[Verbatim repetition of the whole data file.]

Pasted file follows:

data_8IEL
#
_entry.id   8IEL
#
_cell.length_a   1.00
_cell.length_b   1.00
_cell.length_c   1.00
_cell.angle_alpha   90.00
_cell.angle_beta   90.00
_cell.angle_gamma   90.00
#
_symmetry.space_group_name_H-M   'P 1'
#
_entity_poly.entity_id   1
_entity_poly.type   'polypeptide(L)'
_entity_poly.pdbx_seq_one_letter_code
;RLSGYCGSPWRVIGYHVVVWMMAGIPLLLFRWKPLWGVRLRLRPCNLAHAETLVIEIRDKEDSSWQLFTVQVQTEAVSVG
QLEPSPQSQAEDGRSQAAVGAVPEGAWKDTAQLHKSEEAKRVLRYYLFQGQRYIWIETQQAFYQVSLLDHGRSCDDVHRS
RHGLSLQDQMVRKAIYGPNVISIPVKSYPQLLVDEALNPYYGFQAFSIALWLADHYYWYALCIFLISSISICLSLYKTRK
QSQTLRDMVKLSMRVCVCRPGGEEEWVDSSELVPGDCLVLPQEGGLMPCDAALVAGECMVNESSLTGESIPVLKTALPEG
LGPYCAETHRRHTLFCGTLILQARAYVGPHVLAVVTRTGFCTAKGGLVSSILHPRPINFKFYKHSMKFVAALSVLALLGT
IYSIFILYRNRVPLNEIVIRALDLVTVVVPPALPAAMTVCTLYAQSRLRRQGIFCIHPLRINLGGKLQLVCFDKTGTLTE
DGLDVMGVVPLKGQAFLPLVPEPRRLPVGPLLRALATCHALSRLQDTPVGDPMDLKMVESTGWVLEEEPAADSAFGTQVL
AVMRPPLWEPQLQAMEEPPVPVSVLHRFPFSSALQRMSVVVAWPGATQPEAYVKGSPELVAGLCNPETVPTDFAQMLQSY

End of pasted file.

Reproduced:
data_8IEL
#
_entry.id   8IEL
#
_cell.length_a   1.00
_cell.length_b   1.00
_cell.length_c   1.00
_cell.angle_alpha   90.00
_cell.angle_beta   90.00
_cell.angle_gamma   90.00
#
_symmetry.space_group_name_H-M   'P 1'
#
_entity_poly.entity_id   1
_entity_poly.type   'polypeptide(L)'
_entity_poly.pdbx_seq_one_letter_code
;RLSGYCGSPWRVIGYHVVVWMMAGIPLLLFRWKPLWGVRLRLRPCNLAHAETLVIEIRDKEDSSWQLFTVQVQTEAVSVG
QLEPSPQSQAEDGRSQAAVGAVPEGAWKDTAQLHKSEEAKRVLRYYLFQGQRYIWIETQQAFYQVSLLDHGRSCDDVHRS
RHGLSLQDQMVRKAIYGPNVISIPVKSYPQLLVDEALNPYYGFQAFSIALWLADHYYWYALCIFLISSISICLSLYKTRK
QSQTLRDMVKLSMRVCVCRPGGEEEWVDSSELVPGDCLVLPQEGGLMPCDAALVAGECMVNESSLTGESIPVLKTALPEG
LGPYCAETHRRHTLFCGTLILQARAYVGPHVLAVVTRTGFCTAKGGLVSSILHPRPINFKFYKHSMKFVAALSVLALLGT
IYSIFILYRNRVPLNEIVIRALDLVTVVVPPALPAAMTVCTLYAQSRLRRQGIFCIHPLRINLGGKLQLVCFDKTGTLTE
DGLDVMGVVPLKGQAFLPLVPEPRRLPVGPLLRALATCHALSRLQDTPVGDPMDLKMVESTGWVLEEEPAADSAFGTQVL
AVMRPPLWEPQLQAMEEPPVPVSVLHRFPFSSALQRMSVVVAWPGATQPEAYVKGSPELVAGLCNPETVPTDFAQMLQSY